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Vienna versus Dublin

July 23, 2009

I love both places, each charming in its own. However, the intensity of attending school in Dublin, and the fact that I live 20 minutes away from town rather than being right smack in the middle makes it really hard for me to see much of Dublin, except for the short hours I could squeeze in between work and studies (and the fact that I was really behind in my reading, thanks to being over-committed to trying to do too many things at the same time while also not doing much work in the 17 days that I was back home in Malaysia). The intellectual stimulation is great (not to mention being in Europe with its long intellectual tradition that is still strong to a certain degree, even if there aren’t as many great and famous scholars left after the second world war).  While playing the role of a tourist, I let the visual sights which I have to help all the ideas which I have collected in the course of the workshops to sink through.  At Dublin, I only had time to look at the streets, some shops, the grand Trinity college and a hurried view of its old library with its musty smell of books (including the Book of Kells).  Vienna however, was a different tale, as I get to spend at least two weeks there as well as experience the lifestyle of an average Viennese (except for living in the dorm bit). Dusk comes early and twilight only appears from 9 pm onwards. Most shops and some cafes are closed at night, though restaurants and performance places remain open. It’s now off-season at the opera houses, though there are troops of private performances of Viennese most famous (and most commodified) composers, nothing new of course. Even Strauss and Mozart had had given private performances.

The memory of the Hapsburg empire looms large in the minds of tourism peddlers, and you can certainly pay a lot of money to see the interior of Austria’s still unforgotten past. Yet, in our seminars and talks on Austria’s intellectual history, we also know that the Hapsburg in its twilight years represented the excesses and repressiveness of an old regime that was unwilling to acknowledge change and also the right for access to information (not that they will tell you too much of that in the tourist-centric museums. For that, I suggest getting a membership with the Austrian National Library at 10 euros a year, and 1,80 euros a day to access their national archives. However, unlike bilingual Ireland that uses its old Gaelic tongue together with English, Austria is a proudly German-Austrian (note that I use the hyphen to denote the difference) consciousness that do not always like to acknowledge that not all their tourists are German speakers (except for those who specifically CATER to tourists).  Of course, Austria is very different from Germany and this is not easy to explain unless you have either been to Austria or Germany.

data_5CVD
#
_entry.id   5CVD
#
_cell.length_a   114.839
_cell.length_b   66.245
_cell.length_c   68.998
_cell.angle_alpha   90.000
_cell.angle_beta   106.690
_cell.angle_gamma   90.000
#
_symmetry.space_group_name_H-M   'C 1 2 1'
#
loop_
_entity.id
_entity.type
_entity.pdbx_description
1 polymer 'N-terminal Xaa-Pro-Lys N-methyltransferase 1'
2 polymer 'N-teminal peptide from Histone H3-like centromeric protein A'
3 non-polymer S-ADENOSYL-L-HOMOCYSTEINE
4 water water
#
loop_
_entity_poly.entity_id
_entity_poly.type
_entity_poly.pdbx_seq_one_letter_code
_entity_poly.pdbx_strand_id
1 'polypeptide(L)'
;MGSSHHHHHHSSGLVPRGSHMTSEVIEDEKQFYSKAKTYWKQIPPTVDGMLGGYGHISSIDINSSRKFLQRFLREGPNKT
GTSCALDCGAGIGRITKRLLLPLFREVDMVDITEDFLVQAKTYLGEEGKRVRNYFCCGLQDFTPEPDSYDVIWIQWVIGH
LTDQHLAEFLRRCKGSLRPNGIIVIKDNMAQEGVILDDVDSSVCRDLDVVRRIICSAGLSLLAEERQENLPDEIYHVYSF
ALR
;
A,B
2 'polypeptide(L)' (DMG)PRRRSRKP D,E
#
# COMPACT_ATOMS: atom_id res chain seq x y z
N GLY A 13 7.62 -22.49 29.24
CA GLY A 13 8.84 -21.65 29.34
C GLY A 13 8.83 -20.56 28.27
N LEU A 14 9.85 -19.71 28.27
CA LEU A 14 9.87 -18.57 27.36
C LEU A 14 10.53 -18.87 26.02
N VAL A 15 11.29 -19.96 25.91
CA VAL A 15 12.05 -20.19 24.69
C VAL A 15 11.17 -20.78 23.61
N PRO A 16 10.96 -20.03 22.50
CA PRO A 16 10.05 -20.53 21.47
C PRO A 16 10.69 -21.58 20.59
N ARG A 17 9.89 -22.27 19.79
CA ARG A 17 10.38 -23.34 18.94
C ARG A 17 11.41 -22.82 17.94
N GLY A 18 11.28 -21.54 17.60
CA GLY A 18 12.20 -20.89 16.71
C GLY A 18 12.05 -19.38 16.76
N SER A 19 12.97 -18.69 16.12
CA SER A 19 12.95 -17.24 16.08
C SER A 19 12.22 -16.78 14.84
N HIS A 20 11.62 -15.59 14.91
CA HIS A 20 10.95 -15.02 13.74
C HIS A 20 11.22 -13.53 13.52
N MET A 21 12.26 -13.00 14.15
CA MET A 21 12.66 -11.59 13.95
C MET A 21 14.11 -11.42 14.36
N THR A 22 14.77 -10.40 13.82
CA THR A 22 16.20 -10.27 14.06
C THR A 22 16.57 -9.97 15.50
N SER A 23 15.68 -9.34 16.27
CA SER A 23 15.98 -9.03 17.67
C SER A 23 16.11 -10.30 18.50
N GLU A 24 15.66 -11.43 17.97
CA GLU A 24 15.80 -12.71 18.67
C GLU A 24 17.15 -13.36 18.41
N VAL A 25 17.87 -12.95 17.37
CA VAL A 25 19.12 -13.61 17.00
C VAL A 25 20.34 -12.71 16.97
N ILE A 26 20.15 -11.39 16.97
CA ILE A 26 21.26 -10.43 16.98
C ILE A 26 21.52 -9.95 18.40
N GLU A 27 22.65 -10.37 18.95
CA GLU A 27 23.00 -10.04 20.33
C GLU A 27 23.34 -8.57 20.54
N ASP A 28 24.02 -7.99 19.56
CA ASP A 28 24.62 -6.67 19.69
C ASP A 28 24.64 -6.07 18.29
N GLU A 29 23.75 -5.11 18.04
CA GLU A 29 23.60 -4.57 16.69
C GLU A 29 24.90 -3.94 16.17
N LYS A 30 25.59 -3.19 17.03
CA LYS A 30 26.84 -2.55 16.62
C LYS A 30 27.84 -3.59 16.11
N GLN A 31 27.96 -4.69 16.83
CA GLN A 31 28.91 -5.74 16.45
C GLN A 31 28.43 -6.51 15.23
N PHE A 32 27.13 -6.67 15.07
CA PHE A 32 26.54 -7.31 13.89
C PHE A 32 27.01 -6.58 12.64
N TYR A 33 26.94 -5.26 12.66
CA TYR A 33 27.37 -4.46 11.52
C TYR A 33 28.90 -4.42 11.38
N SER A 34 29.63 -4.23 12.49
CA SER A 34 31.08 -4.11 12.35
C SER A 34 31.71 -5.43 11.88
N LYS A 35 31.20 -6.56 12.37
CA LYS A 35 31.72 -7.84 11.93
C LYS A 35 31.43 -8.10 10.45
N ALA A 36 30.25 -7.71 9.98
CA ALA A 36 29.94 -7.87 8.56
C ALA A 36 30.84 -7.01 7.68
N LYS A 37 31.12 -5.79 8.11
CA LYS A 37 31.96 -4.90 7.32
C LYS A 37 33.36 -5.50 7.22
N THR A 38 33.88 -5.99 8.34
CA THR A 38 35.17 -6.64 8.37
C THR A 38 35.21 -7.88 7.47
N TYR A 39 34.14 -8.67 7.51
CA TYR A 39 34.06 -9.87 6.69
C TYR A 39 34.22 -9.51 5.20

Today, I saw Wittgenstein’s house. I missed an architectural tour organized by Wien Universitat just so that I could see his house, and also go to the riverside (Brown Danube). Of course, I would love to spend more time exploring the archives of the Vienne libraries, but this is hard during summer because most close really early, except maybe for the National library. More importantly, I wanted to say that, twice in a row, at two different parks; one being the one adjacent to the Hofsburg Imperial Palace and the other being next to the river Danube; I’ve been inspired to think more about my work. Now, they are scattered in scraps of paper, waiting for me to arrange them nicely in a pad or in my laptop. But, I have to say that I am really excited about an idea that I have, which I will blog about (not the idea itself, but the process of working through that idea) in my Epistemic Circus blog.

I hope I can soon distil some inspirations and ideas I have had gathered in the last few weeks in gloomy, rainy Dublin and the sometimes hot, stormy and fair weather of Vienna.  Moreover, I should also talk a bit more bout my experience of seeing Mayerling and Baden, the rolling woods of Vienna and its underground mine.  And atmosphere that soothes and calms the mind really gets one thinking, even if one has to sleep in a room with neither fans nor air-conditioning in the extreme heat of the summer. No wonder most people like to spend as much time outdoors as possible. I would too, if I could read my stuff without porting my laptop all over the place.

I took this picture while sitting on one of the raised seats specially erected for its summer performance arts outdoor screenings

I took this picture while sitting on one of the raised seats specially erected for its summer performance arts outdoor screenings

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